I’m a big time red wine drinker, but I’m not as big of a fan of whites. I also don’t like overly fruity varietals, like Riesling. They are just way too sweet for my liking. But, I did get a bottle gifted to me and it’s been sitting in the bar, taking up precious alcohol space (according to my husband), so it needed to be used. I was a little nervous about using it in a recipe, especially one for coq au Riesling where it is the dominant ingredient. The flavor of wine concentrates as it cooks, and I was worried I’d end up with a pot of overly sweet chicken. But, my fears were totally unsubstantiated. This comforting dish had just a little bit of sweetness, and combined with the other ingredients (and the pasta, of course), it was really quite comforting.
Nigella doesn’t really specify whether you should use bone-in chicken thighs, but I did for two reasons: 1. frugality (much cheaper to buy bone-in and then skin yourself) and 2. taste. The bones add so much more flavor to the stewing liquid than just the meat would. Now, this obviously leaves you with bones to deal with in the final product, but since this simmers for an hour, the chicken just shreds effortlessly. You can either shred it and add it back to the pot, or you can just put a whole chicken thigh or two per plate (which is what we did).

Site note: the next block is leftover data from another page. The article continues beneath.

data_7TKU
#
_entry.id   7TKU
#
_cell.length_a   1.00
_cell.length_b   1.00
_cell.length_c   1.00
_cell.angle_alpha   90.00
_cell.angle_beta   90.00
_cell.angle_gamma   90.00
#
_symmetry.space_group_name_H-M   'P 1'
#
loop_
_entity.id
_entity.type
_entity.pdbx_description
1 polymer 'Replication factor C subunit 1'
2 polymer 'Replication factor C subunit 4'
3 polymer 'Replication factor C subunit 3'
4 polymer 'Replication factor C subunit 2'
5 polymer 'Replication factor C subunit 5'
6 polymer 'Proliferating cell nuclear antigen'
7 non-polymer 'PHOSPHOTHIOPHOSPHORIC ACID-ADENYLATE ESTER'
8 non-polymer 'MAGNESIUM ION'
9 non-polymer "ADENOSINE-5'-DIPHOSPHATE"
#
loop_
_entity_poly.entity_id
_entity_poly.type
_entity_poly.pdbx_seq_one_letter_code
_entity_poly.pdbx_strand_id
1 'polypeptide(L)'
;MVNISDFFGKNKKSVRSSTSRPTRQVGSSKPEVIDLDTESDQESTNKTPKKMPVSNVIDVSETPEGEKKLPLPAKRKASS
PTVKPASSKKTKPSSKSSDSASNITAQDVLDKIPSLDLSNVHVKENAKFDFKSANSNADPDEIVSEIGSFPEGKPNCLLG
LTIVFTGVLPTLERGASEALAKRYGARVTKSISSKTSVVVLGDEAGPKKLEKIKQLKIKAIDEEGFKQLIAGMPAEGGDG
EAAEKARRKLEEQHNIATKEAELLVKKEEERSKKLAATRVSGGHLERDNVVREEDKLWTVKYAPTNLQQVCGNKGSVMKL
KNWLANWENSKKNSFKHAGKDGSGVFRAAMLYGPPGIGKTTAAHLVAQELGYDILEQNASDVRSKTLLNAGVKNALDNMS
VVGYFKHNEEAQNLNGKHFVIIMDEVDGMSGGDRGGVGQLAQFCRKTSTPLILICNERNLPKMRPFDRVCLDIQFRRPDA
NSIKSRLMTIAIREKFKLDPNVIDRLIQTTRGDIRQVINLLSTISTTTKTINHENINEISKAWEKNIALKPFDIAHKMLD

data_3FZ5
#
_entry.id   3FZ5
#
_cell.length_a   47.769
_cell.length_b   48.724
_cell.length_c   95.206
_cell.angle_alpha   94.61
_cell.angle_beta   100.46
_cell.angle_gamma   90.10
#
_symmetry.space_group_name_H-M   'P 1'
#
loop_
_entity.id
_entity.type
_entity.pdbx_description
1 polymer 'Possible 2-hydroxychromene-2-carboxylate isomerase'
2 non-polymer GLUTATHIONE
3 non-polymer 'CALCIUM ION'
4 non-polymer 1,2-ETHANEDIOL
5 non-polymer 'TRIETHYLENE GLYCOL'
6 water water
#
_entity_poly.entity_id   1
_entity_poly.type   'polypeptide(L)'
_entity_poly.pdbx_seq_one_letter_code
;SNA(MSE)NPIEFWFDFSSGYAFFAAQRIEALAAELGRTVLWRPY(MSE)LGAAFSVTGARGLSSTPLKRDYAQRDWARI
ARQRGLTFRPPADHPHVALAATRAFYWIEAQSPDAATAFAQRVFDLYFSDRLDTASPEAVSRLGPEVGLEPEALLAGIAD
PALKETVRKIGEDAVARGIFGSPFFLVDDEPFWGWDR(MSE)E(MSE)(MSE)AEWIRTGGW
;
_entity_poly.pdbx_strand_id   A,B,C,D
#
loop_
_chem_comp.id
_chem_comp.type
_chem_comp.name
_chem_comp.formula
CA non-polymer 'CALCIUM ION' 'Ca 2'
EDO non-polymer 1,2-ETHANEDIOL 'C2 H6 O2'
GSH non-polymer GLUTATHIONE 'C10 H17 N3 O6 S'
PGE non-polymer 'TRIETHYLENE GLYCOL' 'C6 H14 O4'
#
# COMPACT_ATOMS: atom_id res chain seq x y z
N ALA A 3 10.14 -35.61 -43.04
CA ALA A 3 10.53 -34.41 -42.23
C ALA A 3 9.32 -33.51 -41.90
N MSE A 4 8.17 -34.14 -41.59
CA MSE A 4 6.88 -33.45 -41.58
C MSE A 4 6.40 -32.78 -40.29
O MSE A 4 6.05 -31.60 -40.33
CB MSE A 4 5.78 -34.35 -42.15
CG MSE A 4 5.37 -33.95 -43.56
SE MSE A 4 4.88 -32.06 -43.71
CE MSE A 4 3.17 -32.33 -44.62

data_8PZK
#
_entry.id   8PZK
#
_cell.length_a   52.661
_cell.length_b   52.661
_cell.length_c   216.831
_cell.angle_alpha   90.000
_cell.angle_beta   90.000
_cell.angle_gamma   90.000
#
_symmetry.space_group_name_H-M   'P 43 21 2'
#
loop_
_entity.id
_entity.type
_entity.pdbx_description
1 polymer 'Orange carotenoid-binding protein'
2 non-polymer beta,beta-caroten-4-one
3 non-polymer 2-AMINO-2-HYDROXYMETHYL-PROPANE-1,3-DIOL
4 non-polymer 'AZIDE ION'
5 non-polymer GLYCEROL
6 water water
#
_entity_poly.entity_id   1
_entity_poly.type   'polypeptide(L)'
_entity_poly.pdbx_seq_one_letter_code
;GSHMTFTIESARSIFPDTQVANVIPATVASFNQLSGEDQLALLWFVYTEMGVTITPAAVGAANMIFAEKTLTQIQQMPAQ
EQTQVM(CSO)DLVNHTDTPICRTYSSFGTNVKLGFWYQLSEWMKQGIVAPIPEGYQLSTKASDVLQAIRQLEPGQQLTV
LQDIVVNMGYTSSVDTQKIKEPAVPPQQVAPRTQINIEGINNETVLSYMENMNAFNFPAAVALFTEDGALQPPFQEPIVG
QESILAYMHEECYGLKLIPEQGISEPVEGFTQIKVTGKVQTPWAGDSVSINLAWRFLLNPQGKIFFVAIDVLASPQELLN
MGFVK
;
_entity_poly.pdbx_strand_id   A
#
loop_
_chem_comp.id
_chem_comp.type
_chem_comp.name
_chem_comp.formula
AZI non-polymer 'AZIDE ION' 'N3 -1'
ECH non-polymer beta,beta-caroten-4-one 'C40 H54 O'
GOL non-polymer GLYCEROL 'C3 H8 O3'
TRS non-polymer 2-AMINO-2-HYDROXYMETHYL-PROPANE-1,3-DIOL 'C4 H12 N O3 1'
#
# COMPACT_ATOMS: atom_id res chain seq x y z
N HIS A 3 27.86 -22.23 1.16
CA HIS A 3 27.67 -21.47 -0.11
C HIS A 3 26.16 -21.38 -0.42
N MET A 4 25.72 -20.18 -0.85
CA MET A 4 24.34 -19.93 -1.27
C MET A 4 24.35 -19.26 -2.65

I halved the original recipe and made a few other changes, based on what I had around. The entire recipe is supposed to make 6 servings, but we got 6 from the halved serving (1 thigh per person, plus egg noodles). It will just depend on your appetite, your typical portion size, and what you serve with it (roasted asparagus and the aforementioned whole wheat egg noodles for us).
Coq au Riesling
Adapted from Nigella Lawson
3 thick slices of bacon, chopped
6 chicken thighs, bone-in and skin off
1 leek, sliced
2 cloves garlic, minced
5 oz. cremini mushrooms, cut in half
2 bay leaves
1/2 bottle Riesling
3 Tbsp. chopped parsley
Heat a dutch oven over medium heat, and then add the bacon. Cook until bacon is slightly crispy and then remove with a slotted spoon. If there’s too much fat left in the pan, drain off some of it. Sprinkle the chicken with salt and pepper and then add to the hot pan, browning for a couple minutes per side. Remove. Add the leek and cook until softened.
Deglaze the pan with the Riesling, and then add the chicken and bacon back in, as well as the mushrooms, bay leaves, and salt and pepper to taste. Bring to a boil, cover, and then reduce to a simmer for one hour.
Season to taste and add the chopped parsley before serving.
Coq au Riesling